In the Shadow of the Acropolis

I mentioned this in an earlier blog entry, but Athens is a huge city. Not only is the city big, the buildings within the city are big. It doesn’t have the skyscrapers one might associate with a big city, but the close-knit eight story apartment buildings have a way of hiding anything more than a block away. The Acropolis is set up on a hill above all the buildings, but the numerous ancient sites that spread out before it are easily overlooked if you’re not careful. We had the luxury of several days to explore many of these sites, any of which if on their own would be a major attraction; it’s not easy living in the shadow of the Acropolis.

At the foot of the Acropolis to the northwest lies a smaller limestone mound known as the Aeropagus. There are no recognizable structural remains here, but it was the legal meeting center of Athens. Murder and treason trials were heard and decided here. For Christians this is an important site because in AD 51 the apostle Paul was invited by Athenian intellectuals to share his Christian beliefs with them. A leader from the local temple to Dionysus converted to Christianity and later became the patron saint of the city of Athens.

The ancient Greek Agora sprawls out below the Aeropagus. The first agora was built in the sixth century BC and was subsequently destroyed by the Persians after the battle of Thermopylae. A much grander agora was designed and built under the direction of Pericles during the Golden Age of Athens around 449 BC which remained in use until around AD 267 when a band of Scandinavian Goths called the Herulians pierced the Roman empire and sacked Athens. An agora was the modern equivalent of a town square. Everyday items were bought and sold, business deals were discussed and contracts sealed. Socrates and others spent a good deal of time teaching in the center. It was a place to see and be seen by other influential citizens. There were public bathrooms, fountains, and restaurants of a sort. It was all arranged kind of like a swap meet with covered stalls and some in the open air. The Stoa of Attalos is at one end of the Agora. Stoa is a fancy word for a shopping mall. It was a two-story mall where wealthy Athenians did their shopping. Today it is a well-organized museum of items found in the excavation of the grounds around here.

Further to the west of the Greek Agora is the Temple of Hephaestus. It was one of the first buildings Pericles commissioned to be built after the war with the Persians. Ictinus, one of the Parthenon architects, designed it around 449 BC. It is not as elegant or as large as the Parthenon, but is in better shape. There are 34 Ionic columns and a frieze with scenes from the Twelve Labors of Heracles surrounding the structure. And true to the god Hephaestus, the area around it was home to the foundries and metal shops of Athens. It’s really a beautiful and very accessible site.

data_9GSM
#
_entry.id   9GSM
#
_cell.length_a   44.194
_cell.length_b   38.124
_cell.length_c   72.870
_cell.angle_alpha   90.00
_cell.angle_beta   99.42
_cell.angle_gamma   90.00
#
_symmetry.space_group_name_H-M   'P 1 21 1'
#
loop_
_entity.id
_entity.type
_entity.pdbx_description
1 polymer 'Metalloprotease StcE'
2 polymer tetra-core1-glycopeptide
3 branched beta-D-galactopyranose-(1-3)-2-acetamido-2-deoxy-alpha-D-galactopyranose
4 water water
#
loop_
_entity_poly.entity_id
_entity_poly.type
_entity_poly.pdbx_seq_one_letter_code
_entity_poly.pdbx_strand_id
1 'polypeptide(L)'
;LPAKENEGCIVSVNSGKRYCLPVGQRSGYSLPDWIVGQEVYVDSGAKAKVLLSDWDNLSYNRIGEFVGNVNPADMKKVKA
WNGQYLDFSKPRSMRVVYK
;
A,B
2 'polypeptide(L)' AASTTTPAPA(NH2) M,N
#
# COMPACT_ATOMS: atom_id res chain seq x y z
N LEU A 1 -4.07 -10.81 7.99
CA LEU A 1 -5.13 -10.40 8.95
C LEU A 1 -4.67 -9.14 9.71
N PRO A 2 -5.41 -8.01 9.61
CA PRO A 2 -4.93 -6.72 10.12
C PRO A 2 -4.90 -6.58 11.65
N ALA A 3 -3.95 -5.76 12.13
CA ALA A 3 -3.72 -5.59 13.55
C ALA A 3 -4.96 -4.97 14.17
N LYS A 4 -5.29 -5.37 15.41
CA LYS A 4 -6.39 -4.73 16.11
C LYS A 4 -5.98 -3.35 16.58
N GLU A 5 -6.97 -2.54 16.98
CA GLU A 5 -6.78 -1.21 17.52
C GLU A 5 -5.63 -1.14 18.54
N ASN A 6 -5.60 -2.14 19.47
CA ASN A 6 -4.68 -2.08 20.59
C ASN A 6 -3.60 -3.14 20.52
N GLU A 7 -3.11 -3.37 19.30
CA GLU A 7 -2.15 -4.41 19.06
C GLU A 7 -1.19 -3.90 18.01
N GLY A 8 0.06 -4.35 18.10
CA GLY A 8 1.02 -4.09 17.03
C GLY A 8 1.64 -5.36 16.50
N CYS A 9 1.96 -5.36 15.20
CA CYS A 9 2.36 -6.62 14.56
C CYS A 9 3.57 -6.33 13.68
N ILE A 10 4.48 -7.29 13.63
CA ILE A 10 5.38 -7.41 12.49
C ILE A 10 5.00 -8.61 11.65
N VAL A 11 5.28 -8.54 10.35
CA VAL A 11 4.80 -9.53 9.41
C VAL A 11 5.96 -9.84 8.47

Just beyond the Temple of Hephaestus is the Keramikos, the ancient cemetery from the 12th century BC to Roman times. Foundations of the walls that protected Athens as far back as 479 BC can be found here as well the Dipylon Gate where the Panathenaic procession began each year that ultimately ended up on the Acropolis. Along this procession way are the remains of many tombs, some to nobility and others for more ordinary citizens. All of this borders one of Athens' busiest roads. It always makes me wonder what I would find if I were to dig under one of these roads. There’s gotta be stuff under there!

Other than the Areopagus there are at least two other hills worth climbing, one to the east of the Acropolis and the other to the west. Likavittos Hill is to the East and has the best 360° views of Athens. It’s breath taking. Likavittos means “hill of the wolves,” of which there are none today. There are no major ancient ruins on 900-foot summit, but there is a beautiful little Greek Orthodox chapel there called Agios Giorgios. To the west of the Acropolis there is a great green space of trails beneath pine forests to the summit of Filopappou Hill. If you want to take sunset pictures of the Acropolis, this is the place to be. At the summit is a monument to Julius Antiochus Filopappou a distinguished Roman orator around AD 116. From here the views to the west of Piraeus and the Aegean beyond or to the east of the Acropolis are spectacular.